Auckland Art Gallery Toi o Tāmaki presents A Place to Paint: Colin McCahon in Auckland, an exhibition of work by one of New Zealand’s foremost artists, Colin McCahon (1919–1987).
McCahon’s work is marked by a strong spirit of experimentalism and independence. Today, he is widely regarded as one of Australasia’s key 20th-century artists.
A Place to Paint: Colin McCahon in Auckland traces the artist’s development over the 30 years he lived in Tāmaki Makaurau Auckland, and reveals the significance that place had for his painting and its presence in his art.
Auckland Art Gallery Director Kirsten Paisley says, ‘Colin McCahon’s contribution to art in New Zealand is immense. Not only was he a leading painter, but also an influential teacher, curator and critic. And he is a significant figure in Auckland Art Gallery’s history, serving as a Keeper and later Assistant Director over a period of almost a decade.’
‘We are excited to share this exhibition, which presents an in-depth look at some of McCahon’s most important artworks – paintings that continue to resonate with us a century after his birth.’
A Place to Paint: Colin McCahon in Auckland features 25 key paintings drawn from Auckland Art Gallery’s renowned collection, as well as from private holdings, and includes works that have rarely been seen.
The exhibition marks the first public display of painted windows from the Convent Chapel of the Sisters of our Lady of the Missions, Remuera. Completed by McCahon in 1965, the 13 glass panels came from the decommissioned chapel and were gifted by the Sisters to the people of Auckland in 1989. Preserved by the Gallery’s conservation team, the windows will be displayed with digital renderings of how they first appeared when installed in the Chapel.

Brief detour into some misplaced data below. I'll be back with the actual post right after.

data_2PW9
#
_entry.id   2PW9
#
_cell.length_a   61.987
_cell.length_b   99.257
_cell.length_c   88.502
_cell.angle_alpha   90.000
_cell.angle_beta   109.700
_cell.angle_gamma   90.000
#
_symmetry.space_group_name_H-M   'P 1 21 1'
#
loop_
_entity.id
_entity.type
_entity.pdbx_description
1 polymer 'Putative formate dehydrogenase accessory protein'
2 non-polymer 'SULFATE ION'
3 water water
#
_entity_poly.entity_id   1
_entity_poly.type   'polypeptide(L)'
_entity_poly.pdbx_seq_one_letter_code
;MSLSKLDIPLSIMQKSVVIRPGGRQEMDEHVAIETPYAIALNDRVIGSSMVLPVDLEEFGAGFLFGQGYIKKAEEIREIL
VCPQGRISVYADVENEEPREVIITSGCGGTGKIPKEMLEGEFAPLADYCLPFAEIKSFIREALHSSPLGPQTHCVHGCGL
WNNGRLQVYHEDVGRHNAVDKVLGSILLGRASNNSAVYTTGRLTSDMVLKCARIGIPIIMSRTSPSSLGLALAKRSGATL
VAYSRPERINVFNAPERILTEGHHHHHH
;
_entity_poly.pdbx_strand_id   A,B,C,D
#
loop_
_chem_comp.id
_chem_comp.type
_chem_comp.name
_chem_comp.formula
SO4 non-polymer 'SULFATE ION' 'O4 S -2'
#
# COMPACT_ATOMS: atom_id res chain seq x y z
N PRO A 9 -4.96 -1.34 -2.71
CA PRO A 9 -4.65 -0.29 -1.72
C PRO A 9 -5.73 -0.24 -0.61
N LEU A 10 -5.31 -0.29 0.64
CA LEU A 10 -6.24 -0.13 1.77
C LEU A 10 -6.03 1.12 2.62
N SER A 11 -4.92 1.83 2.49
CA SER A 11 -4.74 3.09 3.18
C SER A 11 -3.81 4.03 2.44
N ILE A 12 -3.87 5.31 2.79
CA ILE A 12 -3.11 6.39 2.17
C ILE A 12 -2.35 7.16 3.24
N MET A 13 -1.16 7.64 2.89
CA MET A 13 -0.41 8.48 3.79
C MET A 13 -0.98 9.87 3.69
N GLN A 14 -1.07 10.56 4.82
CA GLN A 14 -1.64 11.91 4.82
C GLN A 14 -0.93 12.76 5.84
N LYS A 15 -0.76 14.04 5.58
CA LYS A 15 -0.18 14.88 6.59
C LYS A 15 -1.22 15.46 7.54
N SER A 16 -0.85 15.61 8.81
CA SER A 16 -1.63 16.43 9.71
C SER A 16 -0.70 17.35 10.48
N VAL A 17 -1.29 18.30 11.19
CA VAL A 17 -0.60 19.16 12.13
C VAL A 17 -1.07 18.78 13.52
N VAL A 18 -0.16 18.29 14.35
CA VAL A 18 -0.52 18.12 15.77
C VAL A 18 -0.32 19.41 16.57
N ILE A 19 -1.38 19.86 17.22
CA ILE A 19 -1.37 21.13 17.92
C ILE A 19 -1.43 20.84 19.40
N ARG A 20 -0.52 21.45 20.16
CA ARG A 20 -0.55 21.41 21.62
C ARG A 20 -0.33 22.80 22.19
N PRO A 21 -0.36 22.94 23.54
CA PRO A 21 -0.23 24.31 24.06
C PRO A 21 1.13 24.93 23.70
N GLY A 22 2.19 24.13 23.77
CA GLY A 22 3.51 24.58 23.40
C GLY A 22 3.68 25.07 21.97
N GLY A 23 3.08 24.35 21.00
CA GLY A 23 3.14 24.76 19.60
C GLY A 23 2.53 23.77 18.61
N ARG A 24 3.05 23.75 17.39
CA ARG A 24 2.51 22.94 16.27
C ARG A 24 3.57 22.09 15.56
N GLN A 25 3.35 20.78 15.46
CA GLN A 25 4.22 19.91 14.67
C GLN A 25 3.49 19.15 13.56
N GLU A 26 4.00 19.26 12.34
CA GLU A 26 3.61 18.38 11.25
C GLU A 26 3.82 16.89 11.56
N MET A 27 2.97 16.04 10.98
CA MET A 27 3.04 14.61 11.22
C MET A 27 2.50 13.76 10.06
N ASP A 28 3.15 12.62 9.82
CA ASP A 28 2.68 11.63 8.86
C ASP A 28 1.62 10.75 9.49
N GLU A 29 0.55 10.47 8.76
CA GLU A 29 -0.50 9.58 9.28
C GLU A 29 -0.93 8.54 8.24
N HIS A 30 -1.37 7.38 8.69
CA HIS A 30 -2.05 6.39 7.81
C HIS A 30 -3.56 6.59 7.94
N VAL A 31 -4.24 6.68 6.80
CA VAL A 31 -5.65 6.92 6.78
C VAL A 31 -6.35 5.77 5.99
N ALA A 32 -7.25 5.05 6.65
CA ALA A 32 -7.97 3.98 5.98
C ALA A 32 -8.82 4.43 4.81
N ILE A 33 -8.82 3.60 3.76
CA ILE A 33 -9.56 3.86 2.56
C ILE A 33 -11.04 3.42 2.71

Shifting north in 1953, from Christchurch to Titirangi in West Auckland, McCahon’s physical relocation parallels a move away from figurative paintings based on Bible stories and towards an engagement with his immediate environment. Over the subsequent 30 years, his painting reflected local places: the kauri forest surrounding his house at French Bay; the factory roofs of the inner city; the sun moving over the Waitakeres; and the gannet colony at Muriwai. A Place to Paint: Colin McCahon in Auckland explores the deepening metaphorical significance of the Auckland landscape in McCahon’s painting.
The exhibition will also explore the broader context in which McCahon painted and his role as an energetic force and active participant in the local art scene.
A Place to Paint: Colin McCahon in Auckland is curated by Auckland Art Gallery’s curators Ron Brownson and Julia Waite.
Colin McCahon May His light shine (Tau Cross) 1978-1979
Chartwell Collection, Auckland Art Gallery Toi o Tāmaki, 1980
Courtesy of the Colin McCahon Research and Publication Trust.
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